Referring again to FIG. 1, it will now be explained how the strong temperature dependence of the threshold switching devices 4 and the finite recovery time of the threshold switching devices 4 is utilized. The devices 4 of the matrix array 2 are at room temperature and sequentially pulsed at a first rate by pulses from source 10 with switch 15 in its left-most position. The magnitude of the pulses are insufficient to switch any of the devices 4 to its low resistance state when at room temperature. Suppose now that a thermal (infrared) image is focused upon matrix array 2, specifically upon devices 4a and 4b of that array. The thermal image heats devices 4a and 4b to a temperature sufficient to allow the pulses from source 10 to switch them to their low resistance state such that substantial current flows through these devices and the binary output signal string reflects this current flow. Upon removal of the infrared image, the switch 16 is moved to its center position. Now the voltage pulses from the source 10 are applied to the matrix 2 at a faster rate (due to frequency multiplier 17) but at a decreased amplitude (due to resistance 18). Also, the scan rate of the devices 4 is increased due to the scan rate control circuit 36 which scans at an increased rate when the frequency of the input signal thereto increases. Due to the decreased amplitude of the voltage pulses none of the devices 2 not previously switched is turned on by the voltage pulses now received. However, devices 4a and 4b have a finite recovery time and, once switched to the low resistance state by the thermal image and the voltage pulses directly from source 10, these devices can be returned to the low resistance state upon receipt of voltage pulses of less amplitude than those directly from source 10. Thus, the pulses from source 10, and supplied through frequency multiplier 17 and resistor 18, are sufficient to switch devices 4a and 4b to the low resistance state provided that the pulses supplied thereto have a high enough frequency (as provided by the frequency multiplier 17), with increased scan rate of the commutating electrodes provided by circuit 36. Thus, the device of FIG. 1 has memory capability. If it is desired to erase the matrix 2, the switch 16 is moved to its far-right position to interrupt pulses from source 10 for a sufficient time to allow the devices 4a and 4b to become "cold" (achieve room temperature). Thus, in addition to memory, the matrix array 2 has simple erase capabilities.
The devices 4 are each comprised of a layer of non-crystalline semiconductor material sandwiched between two metallic layers. For example, as shown in FIG. 4, each device 4 may be comprised of a semiconductor layer 20 sandwiched between metallic layers 22 and 24 with insulating layer 25 providing support for layer 24. The layer 22 of each device 4 is coupled to a row conductor 3 and the layer 24 of each device 4 is coupled to a column conductor 5. The layer 22 may consist of a thin (0.25 micron) layer of chromium or aluminum, for example. A suitable material for the layer 24 would be an aluminum layer 0.5 micron thick. As explained, the conductive layers 22 and 24 would serve as the electrode media for the devices 4.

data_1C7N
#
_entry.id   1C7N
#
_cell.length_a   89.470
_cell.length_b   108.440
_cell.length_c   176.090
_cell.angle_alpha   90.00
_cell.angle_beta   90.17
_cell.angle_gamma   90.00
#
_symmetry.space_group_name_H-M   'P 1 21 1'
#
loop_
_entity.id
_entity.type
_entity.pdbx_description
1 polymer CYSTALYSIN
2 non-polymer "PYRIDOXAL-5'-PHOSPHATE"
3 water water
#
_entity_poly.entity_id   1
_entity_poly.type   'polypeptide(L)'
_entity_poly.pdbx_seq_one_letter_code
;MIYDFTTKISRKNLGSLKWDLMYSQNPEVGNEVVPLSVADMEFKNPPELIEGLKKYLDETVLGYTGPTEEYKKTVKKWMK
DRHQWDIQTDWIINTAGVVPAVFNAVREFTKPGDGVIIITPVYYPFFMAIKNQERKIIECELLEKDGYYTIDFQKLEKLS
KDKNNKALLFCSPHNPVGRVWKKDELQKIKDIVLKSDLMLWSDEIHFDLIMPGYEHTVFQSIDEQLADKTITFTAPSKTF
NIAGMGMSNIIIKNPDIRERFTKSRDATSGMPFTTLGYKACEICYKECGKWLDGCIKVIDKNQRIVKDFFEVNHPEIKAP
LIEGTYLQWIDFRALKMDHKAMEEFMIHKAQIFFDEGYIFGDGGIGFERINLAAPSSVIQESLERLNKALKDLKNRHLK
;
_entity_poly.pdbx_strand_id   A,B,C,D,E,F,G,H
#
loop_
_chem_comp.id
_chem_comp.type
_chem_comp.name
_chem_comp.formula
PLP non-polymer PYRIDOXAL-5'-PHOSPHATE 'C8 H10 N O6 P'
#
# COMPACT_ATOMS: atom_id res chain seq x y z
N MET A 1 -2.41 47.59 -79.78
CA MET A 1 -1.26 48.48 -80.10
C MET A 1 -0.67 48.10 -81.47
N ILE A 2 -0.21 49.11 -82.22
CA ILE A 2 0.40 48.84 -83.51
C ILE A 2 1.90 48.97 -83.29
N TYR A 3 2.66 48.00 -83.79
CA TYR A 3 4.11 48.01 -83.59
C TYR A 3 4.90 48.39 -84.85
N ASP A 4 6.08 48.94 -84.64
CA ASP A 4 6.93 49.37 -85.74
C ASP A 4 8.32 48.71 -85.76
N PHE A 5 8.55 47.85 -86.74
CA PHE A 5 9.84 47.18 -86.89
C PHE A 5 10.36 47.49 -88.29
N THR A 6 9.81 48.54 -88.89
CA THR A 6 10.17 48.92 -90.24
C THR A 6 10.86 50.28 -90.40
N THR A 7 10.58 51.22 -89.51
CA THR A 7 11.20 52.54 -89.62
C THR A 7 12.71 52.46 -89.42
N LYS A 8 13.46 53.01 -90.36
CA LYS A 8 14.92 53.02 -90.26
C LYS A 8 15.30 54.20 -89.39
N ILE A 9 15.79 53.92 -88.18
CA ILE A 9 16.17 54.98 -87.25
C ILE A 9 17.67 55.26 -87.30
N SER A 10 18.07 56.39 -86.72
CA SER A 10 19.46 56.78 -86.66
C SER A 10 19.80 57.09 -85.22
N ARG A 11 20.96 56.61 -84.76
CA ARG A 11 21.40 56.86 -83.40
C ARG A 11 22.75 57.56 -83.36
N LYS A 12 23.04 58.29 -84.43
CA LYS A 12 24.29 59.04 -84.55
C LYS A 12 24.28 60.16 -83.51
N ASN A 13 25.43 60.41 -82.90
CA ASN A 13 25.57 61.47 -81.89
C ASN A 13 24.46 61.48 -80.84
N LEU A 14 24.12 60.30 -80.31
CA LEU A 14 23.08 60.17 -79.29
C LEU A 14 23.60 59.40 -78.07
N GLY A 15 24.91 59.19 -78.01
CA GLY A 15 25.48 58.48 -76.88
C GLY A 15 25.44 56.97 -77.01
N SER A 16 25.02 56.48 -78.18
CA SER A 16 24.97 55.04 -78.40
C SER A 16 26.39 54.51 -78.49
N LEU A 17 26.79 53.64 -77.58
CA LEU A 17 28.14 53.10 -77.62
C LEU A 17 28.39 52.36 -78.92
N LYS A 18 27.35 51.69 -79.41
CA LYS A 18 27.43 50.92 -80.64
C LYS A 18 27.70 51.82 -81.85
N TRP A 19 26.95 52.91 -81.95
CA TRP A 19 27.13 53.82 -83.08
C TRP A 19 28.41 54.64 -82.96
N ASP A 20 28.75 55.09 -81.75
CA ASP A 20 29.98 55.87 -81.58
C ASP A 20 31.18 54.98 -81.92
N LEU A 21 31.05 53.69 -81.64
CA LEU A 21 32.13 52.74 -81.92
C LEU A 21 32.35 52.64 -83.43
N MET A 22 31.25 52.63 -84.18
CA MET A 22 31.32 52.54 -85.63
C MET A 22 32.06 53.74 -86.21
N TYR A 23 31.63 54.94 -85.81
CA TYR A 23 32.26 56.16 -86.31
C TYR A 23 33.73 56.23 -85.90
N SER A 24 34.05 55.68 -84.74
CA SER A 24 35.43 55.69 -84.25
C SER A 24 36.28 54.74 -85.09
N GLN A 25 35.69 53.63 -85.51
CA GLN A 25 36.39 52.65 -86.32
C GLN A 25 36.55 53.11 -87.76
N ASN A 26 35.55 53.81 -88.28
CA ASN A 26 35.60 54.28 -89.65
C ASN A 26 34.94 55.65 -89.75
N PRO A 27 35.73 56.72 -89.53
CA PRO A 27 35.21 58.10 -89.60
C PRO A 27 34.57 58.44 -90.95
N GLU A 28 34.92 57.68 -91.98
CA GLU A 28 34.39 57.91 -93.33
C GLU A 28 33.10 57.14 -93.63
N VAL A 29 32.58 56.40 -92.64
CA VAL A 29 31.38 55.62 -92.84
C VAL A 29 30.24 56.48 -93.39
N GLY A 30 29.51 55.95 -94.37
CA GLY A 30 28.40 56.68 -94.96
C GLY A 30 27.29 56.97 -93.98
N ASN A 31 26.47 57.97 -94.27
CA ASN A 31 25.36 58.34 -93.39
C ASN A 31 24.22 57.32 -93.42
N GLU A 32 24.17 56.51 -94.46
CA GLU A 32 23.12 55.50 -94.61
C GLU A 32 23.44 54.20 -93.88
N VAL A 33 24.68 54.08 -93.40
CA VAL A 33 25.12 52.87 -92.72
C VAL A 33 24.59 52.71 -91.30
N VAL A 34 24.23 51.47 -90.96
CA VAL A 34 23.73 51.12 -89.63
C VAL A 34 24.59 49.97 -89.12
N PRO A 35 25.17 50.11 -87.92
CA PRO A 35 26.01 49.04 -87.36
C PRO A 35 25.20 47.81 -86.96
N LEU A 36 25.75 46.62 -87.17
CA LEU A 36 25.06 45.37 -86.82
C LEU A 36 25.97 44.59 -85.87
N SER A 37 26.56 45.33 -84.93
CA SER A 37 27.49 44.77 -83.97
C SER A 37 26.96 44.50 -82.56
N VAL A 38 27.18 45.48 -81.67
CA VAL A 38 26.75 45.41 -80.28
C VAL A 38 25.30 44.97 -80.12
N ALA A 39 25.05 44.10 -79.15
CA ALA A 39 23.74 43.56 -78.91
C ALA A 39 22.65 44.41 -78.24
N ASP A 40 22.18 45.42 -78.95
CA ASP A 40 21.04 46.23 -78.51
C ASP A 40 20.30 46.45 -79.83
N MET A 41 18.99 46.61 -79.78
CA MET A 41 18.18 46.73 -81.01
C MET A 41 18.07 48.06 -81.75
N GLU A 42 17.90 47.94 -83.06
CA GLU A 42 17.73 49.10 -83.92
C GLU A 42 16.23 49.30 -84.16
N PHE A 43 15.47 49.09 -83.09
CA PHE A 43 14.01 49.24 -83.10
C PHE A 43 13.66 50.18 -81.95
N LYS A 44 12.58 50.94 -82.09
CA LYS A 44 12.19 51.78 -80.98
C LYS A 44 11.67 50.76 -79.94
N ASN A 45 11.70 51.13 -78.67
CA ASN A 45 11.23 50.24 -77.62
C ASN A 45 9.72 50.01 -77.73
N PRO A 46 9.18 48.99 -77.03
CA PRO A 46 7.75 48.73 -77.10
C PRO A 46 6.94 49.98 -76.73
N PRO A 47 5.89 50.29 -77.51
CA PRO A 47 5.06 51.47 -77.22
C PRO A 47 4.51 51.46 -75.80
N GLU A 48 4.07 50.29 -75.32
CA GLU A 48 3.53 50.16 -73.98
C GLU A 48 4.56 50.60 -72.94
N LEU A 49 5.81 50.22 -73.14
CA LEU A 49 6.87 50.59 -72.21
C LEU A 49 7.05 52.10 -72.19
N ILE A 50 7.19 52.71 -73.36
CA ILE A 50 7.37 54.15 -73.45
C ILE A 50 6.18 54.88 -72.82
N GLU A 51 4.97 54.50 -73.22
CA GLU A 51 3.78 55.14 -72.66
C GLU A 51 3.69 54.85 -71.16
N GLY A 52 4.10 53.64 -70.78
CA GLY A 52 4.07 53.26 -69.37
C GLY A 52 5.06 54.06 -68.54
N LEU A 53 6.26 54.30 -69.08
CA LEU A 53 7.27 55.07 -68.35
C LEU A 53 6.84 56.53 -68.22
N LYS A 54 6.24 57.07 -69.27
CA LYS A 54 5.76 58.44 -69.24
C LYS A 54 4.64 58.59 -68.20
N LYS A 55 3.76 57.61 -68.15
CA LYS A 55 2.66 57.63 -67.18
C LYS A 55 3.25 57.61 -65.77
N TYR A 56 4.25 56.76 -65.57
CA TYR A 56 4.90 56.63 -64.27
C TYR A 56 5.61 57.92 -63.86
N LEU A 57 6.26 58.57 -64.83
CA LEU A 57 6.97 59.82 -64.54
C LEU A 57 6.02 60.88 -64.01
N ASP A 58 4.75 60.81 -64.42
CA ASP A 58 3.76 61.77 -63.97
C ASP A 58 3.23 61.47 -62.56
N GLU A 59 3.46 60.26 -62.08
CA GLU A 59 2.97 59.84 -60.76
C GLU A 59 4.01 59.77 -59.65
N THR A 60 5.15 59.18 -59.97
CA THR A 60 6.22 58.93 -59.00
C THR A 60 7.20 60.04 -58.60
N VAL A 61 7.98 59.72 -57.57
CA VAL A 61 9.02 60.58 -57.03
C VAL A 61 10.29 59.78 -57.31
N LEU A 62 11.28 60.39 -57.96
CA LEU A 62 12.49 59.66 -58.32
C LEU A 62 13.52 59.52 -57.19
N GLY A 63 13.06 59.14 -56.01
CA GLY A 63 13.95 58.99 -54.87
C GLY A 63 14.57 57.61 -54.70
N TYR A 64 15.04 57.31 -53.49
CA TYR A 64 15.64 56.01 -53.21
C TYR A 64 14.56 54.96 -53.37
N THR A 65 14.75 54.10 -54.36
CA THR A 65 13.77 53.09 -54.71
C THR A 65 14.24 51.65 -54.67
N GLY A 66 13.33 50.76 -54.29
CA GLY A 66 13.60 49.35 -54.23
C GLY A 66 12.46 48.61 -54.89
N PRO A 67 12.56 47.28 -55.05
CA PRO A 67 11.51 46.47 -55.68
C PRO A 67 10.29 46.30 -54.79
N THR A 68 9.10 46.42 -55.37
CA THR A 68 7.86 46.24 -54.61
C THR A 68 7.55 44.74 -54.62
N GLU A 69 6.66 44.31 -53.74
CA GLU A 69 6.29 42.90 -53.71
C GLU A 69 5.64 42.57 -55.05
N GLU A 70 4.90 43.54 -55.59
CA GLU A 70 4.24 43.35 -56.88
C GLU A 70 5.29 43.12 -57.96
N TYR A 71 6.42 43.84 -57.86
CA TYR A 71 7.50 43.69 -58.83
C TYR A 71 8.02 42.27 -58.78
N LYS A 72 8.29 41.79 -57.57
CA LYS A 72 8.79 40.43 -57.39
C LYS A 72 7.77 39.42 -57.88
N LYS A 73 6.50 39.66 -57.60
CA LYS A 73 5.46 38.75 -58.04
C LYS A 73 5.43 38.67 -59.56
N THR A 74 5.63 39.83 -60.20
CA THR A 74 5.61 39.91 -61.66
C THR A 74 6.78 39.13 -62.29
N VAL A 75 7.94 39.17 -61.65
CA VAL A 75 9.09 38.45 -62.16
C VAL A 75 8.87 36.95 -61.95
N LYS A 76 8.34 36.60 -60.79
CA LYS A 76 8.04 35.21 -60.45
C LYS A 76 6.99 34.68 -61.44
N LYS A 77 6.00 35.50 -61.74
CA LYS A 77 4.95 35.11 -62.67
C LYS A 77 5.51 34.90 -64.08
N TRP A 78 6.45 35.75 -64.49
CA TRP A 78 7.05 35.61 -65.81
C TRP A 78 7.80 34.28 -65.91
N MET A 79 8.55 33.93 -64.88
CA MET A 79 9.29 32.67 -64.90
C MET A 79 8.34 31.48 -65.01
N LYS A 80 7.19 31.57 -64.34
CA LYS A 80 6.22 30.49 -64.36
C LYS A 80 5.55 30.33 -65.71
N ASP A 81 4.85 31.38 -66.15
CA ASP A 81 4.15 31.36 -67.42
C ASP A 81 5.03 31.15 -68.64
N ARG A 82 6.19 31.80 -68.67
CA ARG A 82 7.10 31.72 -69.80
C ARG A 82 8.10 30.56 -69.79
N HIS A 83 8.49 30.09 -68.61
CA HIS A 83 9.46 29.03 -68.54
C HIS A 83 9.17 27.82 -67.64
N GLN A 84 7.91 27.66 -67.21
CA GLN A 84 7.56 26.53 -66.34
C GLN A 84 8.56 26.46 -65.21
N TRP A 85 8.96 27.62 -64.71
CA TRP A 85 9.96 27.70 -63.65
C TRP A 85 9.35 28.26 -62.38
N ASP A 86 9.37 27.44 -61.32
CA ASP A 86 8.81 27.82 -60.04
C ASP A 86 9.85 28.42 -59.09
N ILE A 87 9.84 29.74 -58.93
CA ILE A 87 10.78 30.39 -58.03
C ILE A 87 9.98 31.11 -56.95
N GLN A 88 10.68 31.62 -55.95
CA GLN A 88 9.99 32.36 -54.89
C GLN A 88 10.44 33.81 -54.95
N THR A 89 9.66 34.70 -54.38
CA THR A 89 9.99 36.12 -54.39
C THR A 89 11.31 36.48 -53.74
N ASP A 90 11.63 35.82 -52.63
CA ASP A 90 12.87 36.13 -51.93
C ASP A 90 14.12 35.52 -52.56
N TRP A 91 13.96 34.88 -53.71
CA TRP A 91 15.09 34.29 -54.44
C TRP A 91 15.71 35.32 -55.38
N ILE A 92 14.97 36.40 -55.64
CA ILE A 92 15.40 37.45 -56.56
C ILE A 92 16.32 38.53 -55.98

The semiconducting material may consist of, but is not restricted to, the class of amorphous materials known as chalcogenide glasses. Some examples of these, which can be used in the devices described within this preferred embodiment, are alloys consisting of, by atomic fraction, 40% arsenic, 60% tellurium; 40% arsenic, 40% selenium, 20% tellurium; 40% arsenic, 20% selenium, 40% tellurium; 48% tellurium, 30% arsenic, 12% silicon, 10% germanium; and numerous other alloys which would be chosen for their electrical properties and resistance to crystallization. The semiconductor layer 20 may be of any reasonable thickness and in this preferred embodiment would be on the order of one micron. The method of deposition employed in the fabrication of the devices 4 are techniques well known in the art in the deposition of thin films and photolithography of microelectronic circuits. Care must be exercised that the conductive layer 22 is etched such that the semiconductor layer 20 extends beyond the domain defined by the contact area between layer 22 and layer 20, that is, layer 20 extends beyond layer 22 as shown in FIG. 4. An extension of 10 micrometers is sufficient as explained in co-pending U.S. patent application Ser. No. 412,211, filed Nov. 2, 1973, now U.S. Pat. No. 3,906,537.